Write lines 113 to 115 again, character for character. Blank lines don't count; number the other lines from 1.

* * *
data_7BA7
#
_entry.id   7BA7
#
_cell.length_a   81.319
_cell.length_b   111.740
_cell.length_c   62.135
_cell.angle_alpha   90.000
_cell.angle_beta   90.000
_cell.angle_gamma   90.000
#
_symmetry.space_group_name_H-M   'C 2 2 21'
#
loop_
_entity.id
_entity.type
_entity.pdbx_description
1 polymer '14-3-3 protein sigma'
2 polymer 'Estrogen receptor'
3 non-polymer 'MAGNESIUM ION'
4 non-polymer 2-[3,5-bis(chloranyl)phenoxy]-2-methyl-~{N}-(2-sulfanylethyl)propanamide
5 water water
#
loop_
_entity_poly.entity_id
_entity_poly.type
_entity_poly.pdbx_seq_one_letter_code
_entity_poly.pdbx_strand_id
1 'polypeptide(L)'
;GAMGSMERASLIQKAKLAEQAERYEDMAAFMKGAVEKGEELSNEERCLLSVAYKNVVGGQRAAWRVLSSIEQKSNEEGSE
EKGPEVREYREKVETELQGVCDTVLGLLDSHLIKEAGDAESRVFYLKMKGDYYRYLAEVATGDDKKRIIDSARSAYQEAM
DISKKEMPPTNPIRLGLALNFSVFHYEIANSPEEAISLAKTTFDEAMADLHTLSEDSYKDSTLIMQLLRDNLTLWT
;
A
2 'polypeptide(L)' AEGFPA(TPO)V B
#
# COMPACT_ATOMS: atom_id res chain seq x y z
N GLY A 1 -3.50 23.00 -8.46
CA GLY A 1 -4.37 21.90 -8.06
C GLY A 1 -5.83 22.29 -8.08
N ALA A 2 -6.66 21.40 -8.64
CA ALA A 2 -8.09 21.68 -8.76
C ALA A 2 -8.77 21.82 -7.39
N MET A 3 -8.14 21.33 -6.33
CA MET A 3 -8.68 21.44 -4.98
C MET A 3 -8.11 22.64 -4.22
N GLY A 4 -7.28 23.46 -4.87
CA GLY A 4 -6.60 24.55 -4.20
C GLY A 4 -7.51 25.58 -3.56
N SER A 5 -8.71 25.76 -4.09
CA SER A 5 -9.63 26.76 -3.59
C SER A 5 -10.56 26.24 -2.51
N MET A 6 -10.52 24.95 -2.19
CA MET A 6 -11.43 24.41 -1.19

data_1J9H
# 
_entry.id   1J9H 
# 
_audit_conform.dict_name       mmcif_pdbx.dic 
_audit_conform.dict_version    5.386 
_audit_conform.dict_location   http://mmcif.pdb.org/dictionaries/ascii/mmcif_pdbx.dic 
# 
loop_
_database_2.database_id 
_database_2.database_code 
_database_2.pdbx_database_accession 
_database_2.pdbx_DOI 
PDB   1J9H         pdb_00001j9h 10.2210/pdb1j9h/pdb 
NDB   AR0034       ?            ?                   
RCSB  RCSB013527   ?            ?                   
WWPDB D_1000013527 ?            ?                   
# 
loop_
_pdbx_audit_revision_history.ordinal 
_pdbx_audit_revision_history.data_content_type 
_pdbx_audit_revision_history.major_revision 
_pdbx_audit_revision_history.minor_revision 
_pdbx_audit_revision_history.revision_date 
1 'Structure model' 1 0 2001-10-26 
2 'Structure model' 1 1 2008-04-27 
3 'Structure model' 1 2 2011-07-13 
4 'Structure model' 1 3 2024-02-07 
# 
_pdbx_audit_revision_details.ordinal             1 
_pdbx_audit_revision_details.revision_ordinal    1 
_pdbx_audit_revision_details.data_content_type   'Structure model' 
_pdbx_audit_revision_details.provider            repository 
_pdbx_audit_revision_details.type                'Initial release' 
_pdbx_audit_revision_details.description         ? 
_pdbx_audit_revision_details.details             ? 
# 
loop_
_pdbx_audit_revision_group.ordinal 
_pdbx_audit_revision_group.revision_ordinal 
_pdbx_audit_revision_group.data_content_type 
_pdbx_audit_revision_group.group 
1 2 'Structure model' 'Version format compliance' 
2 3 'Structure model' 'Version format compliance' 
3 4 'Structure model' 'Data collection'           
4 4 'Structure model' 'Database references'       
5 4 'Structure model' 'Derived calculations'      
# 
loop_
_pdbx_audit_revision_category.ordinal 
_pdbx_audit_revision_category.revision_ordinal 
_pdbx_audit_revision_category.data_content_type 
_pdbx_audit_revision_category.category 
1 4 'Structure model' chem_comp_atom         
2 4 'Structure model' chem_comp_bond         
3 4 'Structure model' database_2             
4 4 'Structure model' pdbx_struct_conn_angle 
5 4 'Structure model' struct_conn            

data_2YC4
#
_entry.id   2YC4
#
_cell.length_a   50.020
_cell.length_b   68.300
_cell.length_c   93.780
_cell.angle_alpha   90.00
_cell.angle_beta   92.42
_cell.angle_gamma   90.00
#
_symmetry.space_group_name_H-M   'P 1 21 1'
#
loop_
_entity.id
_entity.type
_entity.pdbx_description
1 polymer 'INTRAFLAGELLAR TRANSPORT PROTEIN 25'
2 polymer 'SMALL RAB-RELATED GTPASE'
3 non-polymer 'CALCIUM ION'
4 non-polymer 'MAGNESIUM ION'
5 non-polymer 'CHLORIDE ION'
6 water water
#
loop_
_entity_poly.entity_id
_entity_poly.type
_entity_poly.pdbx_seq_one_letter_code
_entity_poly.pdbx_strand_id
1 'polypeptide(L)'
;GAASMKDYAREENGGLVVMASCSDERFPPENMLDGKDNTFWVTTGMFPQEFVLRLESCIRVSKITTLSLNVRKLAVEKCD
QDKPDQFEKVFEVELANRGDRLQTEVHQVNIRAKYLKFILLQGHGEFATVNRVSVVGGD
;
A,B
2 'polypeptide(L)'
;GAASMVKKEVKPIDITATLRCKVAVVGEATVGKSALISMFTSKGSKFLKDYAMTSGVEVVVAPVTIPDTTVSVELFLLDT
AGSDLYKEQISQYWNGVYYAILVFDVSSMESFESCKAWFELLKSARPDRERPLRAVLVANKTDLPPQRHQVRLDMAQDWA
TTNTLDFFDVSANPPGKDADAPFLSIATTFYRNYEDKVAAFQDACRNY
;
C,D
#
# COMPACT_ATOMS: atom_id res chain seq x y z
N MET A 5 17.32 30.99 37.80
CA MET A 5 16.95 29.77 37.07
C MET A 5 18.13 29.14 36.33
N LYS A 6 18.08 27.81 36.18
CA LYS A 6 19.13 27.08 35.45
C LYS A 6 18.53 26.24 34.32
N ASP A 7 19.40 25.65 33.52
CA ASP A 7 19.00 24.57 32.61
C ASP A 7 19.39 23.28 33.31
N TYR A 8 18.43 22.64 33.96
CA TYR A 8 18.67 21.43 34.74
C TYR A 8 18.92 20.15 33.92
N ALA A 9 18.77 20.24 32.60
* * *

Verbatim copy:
data_2YC4
#
_entry.id   2YC4